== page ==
VEGETABLES AND HERBS PERFECT FOR A SHADY BALCONY OR TERRACE
Not all balconies, terraces and/or other fertile areas get enough sunshine to grow all edible plants. Since the vast majority of such plants require six to eight hours of direct sunlight per day, are spaces that receive only four to five hours condemned to be unproductive? Not at all! In fact, there are about twenty plants that are quite happy with four to five hours of sun.
The easiest to grow are:
- Swiss chard is a plant that only needs to be watered on a regular basis. A natural fertilizer is needed only once during the season;
- Kale must be watered carefully; fertilizing once or twice a season is best;
- Lettuce and mixed salad (all leafy vegetables harvested a few weeks after seeding) require natural fertilizer once or twice a season. Regular watering produces success. Generally speaking, lettuce does not like the heat;
- Parsnips don’t require copious amounts of water (except when seeded) and fertilizer is not necessary;
- Radishes flourish best in a soil that is kept moist. Fertilizer is unnecessary. Do not seed during the summer, as this plant dreads the hot weather;
- Arugula requires only regular watering. Fertilizers are not necessary. Its flowers are edible.
Certain edible plants are moderately easy to grow:
- Beets require regular watering. Fertilize once during the summer;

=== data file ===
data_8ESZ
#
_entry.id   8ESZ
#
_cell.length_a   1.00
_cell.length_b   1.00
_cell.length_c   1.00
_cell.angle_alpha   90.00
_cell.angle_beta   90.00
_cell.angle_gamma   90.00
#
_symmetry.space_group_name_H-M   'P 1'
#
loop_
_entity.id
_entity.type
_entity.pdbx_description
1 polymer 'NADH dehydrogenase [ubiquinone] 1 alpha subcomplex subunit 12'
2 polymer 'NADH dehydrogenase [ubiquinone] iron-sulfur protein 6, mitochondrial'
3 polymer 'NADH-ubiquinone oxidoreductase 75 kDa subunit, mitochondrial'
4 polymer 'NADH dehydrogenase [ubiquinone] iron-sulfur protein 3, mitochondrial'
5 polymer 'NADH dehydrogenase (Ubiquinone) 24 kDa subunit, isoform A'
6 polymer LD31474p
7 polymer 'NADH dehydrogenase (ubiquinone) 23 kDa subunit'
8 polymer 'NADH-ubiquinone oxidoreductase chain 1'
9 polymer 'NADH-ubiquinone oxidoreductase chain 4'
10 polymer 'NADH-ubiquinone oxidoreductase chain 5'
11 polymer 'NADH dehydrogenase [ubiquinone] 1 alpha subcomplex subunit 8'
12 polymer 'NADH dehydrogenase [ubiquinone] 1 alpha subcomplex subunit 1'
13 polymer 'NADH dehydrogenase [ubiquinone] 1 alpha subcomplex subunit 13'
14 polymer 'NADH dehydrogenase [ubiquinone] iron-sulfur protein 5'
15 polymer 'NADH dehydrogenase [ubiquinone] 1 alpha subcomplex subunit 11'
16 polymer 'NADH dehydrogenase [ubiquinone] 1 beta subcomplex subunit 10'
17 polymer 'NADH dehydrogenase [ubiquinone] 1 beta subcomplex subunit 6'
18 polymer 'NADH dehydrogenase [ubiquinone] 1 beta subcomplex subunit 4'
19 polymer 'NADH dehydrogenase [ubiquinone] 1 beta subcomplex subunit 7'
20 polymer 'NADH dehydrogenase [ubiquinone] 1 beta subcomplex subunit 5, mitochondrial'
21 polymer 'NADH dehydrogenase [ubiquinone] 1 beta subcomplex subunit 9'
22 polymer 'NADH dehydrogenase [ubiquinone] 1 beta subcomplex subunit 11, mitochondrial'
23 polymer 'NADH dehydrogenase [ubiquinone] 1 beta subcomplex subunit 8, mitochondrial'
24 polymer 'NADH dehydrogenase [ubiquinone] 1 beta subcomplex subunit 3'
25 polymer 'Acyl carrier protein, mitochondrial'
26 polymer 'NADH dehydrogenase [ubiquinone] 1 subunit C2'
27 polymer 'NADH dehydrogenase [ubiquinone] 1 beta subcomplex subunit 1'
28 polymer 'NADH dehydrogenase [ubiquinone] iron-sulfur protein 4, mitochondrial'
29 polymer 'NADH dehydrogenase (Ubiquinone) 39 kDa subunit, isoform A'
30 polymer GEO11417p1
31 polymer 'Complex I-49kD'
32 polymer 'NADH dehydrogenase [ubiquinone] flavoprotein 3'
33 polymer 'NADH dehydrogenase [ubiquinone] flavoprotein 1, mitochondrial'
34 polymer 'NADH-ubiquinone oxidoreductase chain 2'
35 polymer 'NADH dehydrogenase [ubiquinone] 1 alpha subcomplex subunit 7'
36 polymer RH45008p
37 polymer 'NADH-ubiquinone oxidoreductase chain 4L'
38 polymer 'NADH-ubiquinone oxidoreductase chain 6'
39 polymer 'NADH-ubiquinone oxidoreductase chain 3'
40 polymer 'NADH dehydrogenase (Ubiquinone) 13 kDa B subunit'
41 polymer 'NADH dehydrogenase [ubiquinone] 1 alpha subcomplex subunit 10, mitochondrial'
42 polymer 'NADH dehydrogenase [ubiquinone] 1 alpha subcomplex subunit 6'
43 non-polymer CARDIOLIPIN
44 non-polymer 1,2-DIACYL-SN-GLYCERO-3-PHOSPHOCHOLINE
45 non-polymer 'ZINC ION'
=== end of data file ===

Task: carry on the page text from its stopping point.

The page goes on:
- Head cabbages must never lack water. Success depends on fertilizing three or four times a season;
- Spinach requires regular watering and a natural fertilizer, one which is rich in nitrogen; fertilize two or three times a season;
- Pak-choï does not like dry or very wet spells. It is therefore necessary to carefully monitor their watering. A natural fertilizer once or twice a season is recommended.
- Cauliflower, broccoli and turnips are demanding plants when it comes to both water and fertilizer.
Herbs are generally easy to grow. Chervil, coriander and parsley are ephemeral (annuals) plants, whereas chives, oregano and sorrel are more permanent in nature (perennials). These must be placed either in the ground or brought into the house when fall comes.
Begonias, which are easy to grow and garden pansies, moderately easy to grow, are annuals. A semi-shaded area best suits them, as they are not fans of the heat.
Bertrand Dumont, horticulturist, author and speaker